This article describes Jason Beh’s journey in learning how to code, from a very young age of 14.
The art of coding has always been scary but cool at the same time to the general norm of society. Often times, when people think that you can code, they somehow think that you are a genius. Especially when you told them that you learned it all by yourself without a teacher.
The buzz of people’s perception of you being a genius is usually strong enough to predicate the establishment of your ego or pride, which is something that isn’t very useful when it evolves to snobbishness and over-confidence.
Mastery Is Hard.
Learning To Code Is Easy, But Mastering It Is Hard. 😰
The statement above might be surreal to most people, but I find it very true. Throughout my 3 years of mentoring people to learn to code, I have found that your coding skills are like a muscle. If you consistently practice it deliberately throughout your time, you can only get better at it.
Starting is easy. Finishing is hard. - Jason Calacanis
Even for me, I haven’t even gotten close to mastering the art of coding. There’s so much spectrum to the subject itself and the fact that it keeps evolving all the time always excites me to dive deeper to learn more and more.
Nonetheless, I urge everyone to try learning to code, particularly young children or people who don’t know what their passion is. Coding is of course not for everyone, but it is worth a try to see if you really like it. Below is my story of how I actually started and never stopped since. 🚀
My Journey to Code Begins With A Single Step
My Story of How I Started To Code 💻
During the end of 2015, I was 13 years old at that time. I invest a lot of time playing video games such as Maplestory and Minecraft at that time. Truth to be told, I was happy playing video games as a kid back then. 🎮
On one fine day, my sister said one thing to me after coming back from work and that sentence sparked a curiosity in me.
‘Since you play so much of video games, why not you try to learn to code? Maybe you will like it. If u don’t like it, just quit.’ - My sister
After hearing that without thinking of the ‘how’, I actually got super pumped up to learn to code. At first, I went to Codecademy to try HTML & CSS, and I absolutely didn’t stop there. I fell in love with it and I discovered my passion. I took each problem that they present to me as an opportunity to learn another aspect of coding.
Now, after having the basic knowledge of coding and the slight sneak peek of it, I was ready to build something that I can show to the world. Conventionally, people like to start off with a mobile app or website, because it is convenient to show to non-techie. Imagine showing your non-techie friends a Python script, they will get freaked out for sure! 😱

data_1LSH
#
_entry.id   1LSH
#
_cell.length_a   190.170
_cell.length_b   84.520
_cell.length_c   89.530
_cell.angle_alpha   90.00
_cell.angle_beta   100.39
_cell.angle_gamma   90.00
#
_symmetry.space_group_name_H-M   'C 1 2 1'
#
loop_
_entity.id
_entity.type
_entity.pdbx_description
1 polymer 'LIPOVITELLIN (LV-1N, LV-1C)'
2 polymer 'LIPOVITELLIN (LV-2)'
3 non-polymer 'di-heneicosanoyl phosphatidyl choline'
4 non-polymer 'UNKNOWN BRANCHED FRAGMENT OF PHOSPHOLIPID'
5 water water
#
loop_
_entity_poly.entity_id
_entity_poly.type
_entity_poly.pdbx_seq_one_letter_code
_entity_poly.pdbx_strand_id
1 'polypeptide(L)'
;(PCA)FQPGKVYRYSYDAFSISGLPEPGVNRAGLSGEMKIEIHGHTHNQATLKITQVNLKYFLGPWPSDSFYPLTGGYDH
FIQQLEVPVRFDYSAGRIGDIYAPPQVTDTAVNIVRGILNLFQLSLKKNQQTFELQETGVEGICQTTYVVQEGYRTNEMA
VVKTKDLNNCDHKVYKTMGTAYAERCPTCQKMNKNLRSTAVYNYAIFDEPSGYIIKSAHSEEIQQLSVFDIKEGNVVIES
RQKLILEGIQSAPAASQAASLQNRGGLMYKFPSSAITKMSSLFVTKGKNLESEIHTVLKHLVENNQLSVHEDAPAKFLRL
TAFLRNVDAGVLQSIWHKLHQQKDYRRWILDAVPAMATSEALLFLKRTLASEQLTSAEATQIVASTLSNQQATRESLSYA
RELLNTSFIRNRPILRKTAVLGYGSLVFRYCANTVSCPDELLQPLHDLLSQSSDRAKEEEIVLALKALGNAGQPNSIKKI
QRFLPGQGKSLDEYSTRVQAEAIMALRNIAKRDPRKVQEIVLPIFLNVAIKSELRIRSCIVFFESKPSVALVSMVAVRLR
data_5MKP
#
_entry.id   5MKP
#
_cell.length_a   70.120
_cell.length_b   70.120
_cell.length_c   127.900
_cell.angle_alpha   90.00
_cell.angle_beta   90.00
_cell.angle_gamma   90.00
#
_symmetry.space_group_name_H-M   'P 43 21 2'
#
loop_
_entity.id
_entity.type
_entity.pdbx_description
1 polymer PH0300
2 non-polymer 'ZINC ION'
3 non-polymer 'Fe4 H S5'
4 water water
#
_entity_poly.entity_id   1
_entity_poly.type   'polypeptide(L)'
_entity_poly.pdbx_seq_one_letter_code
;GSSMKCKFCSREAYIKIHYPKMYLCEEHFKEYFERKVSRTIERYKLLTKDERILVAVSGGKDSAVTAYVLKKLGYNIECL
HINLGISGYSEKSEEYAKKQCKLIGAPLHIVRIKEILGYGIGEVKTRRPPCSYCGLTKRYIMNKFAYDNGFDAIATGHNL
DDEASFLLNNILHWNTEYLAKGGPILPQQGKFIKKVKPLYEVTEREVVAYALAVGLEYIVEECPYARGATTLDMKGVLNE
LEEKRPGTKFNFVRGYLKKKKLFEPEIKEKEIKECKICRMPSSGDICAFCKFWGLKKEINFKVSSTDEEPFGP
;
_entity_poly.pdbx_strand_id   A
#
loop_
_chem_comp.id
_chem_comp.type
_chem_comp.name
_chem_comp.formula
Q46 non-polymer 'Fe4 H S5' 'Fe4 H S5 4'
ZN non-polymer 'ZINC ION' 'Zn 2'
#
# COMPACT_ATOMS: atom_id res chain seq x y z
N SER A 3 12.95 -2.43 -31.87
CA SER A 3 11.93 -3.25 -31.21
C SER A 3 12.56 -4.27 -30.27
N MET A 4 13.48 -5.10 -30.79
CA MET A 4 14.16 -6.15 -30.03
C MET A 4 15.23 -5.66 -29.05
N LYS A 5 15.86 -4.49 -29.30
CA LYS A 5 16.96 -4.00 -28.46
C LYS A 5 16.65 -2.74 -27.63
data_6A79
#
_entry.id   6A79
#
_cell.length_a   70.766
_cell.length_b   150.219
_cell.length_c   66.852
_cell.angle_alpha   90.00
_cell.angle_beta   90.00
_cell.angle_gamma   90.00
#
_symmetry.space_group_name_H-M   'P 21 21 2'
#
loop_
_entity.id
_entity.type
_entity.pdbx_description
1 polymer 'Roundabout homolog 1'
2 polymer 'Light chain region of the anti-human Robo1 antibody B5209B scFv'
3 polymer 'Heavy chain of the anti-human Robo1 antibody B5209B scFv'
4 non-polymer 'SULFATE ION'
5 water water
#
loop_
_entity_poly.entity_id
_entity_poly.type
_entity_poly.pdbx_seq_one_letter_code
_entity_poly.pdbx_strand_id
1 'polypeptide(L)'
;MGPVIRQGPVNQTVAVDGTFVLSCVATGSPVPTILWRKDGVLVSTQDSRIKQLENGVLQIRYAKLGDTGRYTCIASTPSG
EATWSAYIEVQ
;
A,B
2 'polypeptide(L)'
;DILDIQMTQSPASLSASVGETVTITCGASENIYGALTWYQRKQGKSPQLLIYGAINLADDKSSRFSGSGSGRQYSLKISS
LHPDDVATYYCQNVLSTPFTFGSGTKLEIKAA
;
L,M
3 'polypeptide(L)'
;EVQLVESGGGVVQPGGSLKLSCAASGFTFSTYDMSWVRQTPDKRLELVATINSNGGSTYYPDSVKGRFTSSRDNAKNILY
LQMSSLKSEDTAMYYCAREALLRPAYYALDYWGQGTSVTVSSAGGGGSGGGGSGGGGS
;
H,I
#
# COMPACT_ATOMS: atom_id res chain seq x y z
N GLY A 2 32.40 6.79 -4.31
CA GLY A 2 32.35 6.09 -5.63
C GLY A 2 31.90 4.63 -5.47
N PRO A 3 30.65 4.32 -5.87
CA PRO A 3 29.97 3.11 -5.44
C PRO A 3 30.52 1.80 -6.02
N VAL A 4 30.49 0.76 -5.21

My End Goal: A Website
The end goal of building a presentable website then got stuck onto me. Initially, it was super difficult, because I really didn’t have any mentors and responsive design was nerve-wracking to me. There were many times where I really wanna give up, but I kept telling myself to try it one more day.
I failed many times in understanding the typical HTML & CSS elements and their usages. There were just so many things that I can’t comprehend at that time. Divs, absolute positioning, image widths, linear-gradient, prefixing, inline-blocks and many more.
Was I considered dumb to not understand all these at once? I don’t think so, because coding is a learning process, not an overnight success. 🚩
Eventually, after 1 month of experimenting daily and not giving up, I have built my first portfolio website using the Material Design Framework. The best part of it is that it is also mobile responsive. Unfortunately, it is no longer available as a website on the Internet, because I have revamped my website. Check out my website here.
Everyone loves Google.
Google Is Your Best Friend. 😇
Honestly speaking, sometimes I think that the ability to google things properly is a crucial skill to have if you want to learn to code. This is because, when you learn to code, you will make mistakes and crash on brick walls. The best way to deal with this is to be as resourceful as possible, which means Googling the heck out of everything.
Of course, you could also ask your mentor or teacher if you have one. But if you want to self teach yourself to learn how to code, you must expect to use a lot of using the world’s most famous search engine, Google.
But don’t worry, most people nowadays who knows how to use the Internet won’t have this problem at all.
Closing Thoughts 🤔
I believe anyone can try to learn to code. With our current era of Internet dominance, you and I can already get our hands dirty by going to websites like Codecademy, Youtube, Hour of Code, Udacity, Treehouse or even Medium.com.
Who knows if you discovered your lifelong passion like me? It takes just a ‘yes’ and some effort to really give it a shot.